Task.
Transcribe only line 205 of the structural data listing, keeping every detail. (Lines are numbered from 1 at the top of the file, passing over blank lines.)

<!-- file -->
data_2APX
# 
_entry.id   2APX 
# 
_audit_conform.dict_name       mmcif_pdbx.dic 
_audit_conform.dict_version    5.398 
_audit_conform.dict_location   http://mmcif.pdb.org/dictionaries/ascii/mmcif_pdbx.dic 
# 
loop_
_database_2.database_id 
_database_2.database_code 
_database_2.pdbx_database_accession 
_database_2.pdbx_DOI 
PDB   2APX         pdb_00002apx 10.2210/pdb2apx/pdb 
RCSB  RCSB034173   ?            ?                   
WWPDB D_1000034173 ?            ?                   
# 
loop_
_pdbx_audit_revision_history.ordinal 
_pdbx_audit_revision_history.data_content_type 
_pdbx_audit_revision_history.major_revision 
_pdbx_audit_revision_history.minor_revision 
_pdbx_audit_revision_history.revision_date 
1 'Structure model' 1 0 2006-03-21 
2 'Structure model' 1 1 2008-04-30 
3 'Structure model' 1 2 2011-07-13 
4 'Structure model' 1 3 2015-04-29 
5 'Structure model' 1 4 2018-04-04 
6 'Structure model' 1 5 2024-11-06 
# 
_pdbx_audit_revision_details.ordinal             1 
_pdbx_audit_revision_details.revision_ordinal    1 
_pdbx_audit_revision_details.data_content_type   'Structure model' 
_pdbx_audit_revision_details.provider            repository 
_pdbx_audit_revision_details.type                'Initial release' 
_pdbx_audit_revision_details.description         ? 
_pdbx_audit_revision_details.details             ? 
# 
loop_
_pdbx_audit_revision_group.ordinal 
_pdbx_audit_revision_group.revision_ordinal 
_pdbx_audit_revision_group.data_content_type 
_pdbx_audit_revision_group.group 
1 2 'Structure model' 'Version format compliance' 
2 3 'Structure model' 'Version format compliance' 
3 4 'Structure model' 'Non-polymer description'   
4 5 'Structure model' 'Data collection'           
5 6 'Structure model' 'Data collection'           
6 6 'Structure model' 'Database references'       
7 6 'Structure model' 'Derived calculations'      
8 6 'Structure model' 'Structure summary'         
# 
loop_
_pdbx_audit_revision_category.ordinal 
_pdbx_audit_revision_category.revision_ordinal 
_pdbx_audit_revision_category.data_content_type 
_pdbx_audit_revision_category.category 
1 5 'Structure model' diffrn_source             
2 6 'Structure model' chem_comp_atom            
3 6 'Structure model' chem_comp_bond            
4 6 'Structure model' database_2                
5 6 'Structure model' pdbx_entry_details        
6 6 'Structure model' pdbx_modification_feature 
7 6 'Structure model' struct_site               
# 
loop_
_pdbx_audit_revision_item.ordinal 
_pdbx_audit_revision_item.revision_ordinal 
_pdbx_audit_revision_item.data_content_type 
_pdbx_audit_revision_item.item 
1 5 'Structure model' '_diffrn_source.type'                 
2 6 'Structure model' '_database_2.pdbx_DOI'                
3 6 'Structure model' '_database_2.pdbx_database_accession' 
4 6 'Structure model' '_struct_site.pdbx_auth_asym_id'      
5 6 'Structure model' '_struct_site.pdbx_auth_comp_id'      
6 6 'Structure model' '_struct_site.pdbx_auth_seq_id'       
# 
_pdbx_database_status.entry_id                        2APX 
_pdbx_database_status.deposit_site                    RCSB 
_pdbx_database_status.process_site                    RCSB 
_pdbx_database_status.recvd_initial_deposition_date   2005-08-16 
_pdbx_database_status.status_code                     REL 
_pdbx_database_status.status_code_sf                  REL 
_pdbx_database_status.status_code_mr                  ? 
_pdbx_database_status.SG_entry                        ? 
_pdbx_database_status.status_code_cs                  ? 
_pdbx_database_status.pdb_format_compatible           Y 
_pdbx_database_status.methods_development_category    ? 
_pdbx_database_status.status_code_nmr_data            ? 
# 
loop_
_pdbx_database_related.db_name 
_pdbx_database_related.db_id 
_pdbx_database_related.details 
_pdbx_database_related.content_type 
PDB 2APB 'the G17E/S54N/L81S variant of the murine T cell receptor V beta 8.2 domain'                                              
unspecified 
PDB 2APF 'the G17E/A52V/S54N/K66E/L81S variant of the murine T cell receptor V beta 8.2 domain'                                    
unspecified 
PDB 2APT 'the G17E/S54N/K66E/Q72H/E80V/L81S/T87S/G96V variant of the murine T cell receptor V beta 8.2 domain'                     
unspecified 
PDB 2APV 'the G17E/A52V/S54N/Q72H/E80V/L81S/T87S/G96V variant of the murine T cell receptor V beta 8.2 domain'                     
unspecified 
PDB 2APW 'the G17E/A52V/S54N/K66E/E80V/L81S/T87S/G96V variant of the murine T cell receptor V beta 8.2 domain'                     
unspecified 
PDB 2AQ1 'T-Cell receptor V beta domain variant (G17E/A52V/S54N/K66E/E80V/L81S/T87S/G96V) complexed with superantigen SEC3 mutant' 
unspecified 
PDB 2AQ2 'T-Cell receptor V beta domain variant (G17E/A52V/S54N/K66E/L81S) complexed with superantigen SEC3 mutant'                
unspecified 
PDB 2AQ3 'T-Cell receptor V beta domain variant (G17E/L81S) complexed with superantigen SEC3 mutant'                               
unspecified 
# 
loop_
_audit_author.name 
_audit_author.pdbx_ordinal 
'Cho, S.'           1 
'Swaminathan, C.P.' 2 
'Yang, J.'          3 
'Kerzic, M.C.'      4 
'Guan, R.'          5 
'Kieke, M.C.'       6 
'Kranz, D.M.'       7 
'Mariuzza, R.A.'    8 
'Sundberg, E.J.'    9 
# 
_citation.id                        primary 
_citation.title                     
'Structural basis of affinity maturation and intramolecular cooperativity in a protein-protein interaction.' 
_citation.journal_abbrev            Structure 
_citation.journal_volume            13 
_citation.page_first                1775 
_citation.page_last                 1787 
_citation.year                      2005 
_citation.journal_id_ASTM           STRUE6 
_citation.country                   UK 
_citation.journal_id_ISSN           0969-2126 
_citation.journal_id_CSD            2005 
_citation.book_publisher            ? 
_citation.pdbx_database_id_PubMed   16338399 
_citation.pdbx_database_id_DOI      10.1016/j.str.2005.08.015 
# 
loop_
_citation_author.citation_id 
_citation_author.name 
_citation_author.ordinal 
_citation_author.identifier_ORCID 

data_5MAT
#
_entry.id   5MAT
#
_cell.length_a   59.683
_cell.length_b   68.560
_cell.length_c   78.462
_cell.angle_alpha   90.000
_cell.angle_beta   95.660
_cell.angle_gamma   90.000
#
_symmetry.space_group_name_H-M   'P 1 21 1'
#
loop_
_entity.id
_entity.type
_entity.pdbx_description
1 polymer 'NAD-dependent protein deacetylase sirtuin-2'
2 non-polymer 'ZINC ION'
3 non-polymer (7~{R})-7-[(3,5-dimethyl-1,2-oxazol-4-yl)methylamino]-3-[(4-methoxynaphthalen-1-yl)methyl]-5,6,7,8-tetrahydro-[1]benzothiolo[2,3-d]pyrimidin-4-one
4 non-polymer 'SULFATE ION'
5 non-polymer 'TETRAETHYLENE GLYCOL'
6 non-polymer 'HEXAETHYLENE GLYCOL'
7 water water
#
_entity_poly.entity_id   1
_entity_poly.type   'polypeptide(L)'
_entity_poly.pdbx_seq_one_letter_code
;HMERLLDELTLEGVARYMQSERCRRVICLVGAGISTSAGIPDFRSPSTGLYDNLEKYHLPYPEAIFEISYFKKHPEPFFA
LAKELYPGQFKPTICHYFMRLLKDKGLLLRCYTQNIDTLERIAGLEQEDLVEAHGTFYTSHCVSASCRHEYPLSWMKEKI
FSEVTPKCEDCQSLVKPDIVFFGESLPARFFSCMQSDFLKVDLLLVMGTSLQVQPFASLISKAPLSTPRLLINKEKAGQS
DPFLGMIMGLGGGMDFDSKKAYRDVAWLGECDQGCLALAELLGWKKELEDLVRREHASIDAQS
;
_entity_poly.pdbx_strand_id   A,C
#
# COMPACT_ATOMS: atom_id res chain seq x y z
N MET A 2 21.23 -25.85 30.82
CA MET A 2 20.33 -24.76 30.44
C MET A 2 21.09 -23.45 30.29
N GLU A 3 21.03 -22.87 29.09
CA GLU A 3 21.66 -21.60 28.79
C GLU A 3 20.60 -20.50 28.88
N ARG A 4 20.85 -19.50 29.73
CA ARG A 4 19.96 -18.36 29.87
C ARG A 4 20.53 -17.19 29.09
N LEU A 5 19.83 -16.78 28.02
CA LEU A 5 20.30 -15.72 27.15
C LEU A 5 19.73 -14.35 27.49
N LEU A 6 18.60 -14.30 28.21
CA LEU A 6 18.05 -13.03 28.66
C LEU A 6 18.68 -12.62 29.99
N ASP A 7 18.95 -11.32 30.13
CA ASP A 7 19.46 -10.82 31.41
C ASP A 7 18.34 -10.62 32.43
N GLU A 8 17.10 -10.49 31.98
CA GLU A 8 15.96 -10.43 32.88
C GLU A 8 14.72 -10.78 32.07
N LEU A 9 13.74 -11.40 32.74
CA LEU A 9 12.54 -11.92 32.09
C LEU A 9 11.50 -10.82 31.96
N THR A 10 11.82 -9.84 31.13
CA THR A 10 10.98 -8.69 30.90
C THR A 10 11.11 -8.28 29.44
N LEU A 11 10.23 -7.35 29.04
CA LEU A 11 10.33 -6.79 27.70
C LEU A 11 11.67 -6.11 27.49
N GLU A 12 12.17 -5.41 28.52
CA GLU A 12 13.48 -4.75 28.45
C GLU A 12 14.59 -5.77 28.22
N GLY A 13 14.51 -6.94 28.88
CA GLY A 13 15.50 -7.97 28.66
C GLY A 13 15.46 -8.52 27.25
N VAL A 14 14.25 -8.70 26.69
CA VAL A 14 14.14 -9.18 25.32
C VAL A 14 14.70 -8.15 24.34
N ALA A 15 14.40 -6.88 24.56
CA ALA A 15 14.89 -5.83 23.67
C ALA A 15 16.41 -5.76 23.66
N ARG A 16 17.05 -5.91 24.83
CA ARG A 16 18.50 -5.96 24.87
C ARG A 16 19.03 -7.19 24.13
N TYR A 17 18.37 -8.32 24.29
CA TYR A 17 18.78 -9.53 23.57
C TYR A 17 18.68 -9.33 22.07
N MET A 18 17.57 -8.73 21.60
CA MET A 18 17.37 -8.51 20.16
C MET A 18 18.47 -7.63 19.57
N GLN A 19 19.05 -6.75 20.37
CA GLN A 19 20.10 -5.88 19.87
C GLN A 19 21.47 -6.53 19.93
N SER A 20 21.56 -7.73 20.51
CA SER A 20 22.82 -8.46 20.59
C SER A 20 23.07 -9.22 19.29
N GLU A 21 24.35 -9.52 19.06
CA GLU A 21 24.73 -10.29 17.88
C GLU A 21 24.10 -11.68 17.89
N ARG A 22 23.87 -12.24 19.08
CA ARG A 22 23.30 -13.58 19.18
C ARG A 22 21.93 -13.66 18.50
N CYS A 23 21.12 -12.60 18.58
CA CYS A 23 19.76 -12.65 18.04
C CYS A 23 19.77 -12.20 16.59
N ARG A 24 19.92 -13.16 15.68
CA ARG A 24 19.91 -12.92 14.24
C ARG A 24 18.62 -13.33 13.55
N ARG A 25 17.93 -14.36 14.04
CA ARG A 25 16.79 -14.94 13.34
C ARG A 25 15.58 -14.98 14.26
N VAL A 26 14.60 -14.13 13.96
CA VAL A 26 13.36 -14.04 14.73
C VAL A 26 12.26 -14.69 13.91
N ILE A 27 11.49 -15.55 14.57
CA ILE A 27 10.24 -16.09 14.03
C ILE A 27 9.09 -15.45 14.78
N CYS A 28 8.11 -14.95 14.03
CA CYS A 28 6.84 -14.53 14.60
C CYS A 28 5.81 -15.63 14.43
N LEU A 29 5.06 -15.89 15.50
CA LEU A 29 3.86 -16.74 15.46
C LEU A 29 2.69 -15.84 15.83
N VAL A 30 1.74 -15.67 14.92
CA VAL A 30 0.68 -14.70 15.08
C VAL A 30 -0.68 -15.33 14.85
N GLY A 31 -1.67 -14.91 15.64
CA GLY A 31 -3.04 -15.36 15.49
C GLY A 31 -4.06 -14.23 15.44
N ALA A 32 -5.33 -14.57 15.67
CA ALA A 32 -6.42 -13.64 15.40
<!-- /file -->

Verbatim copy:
CA LEU A 9 12.54 -11.92 32.09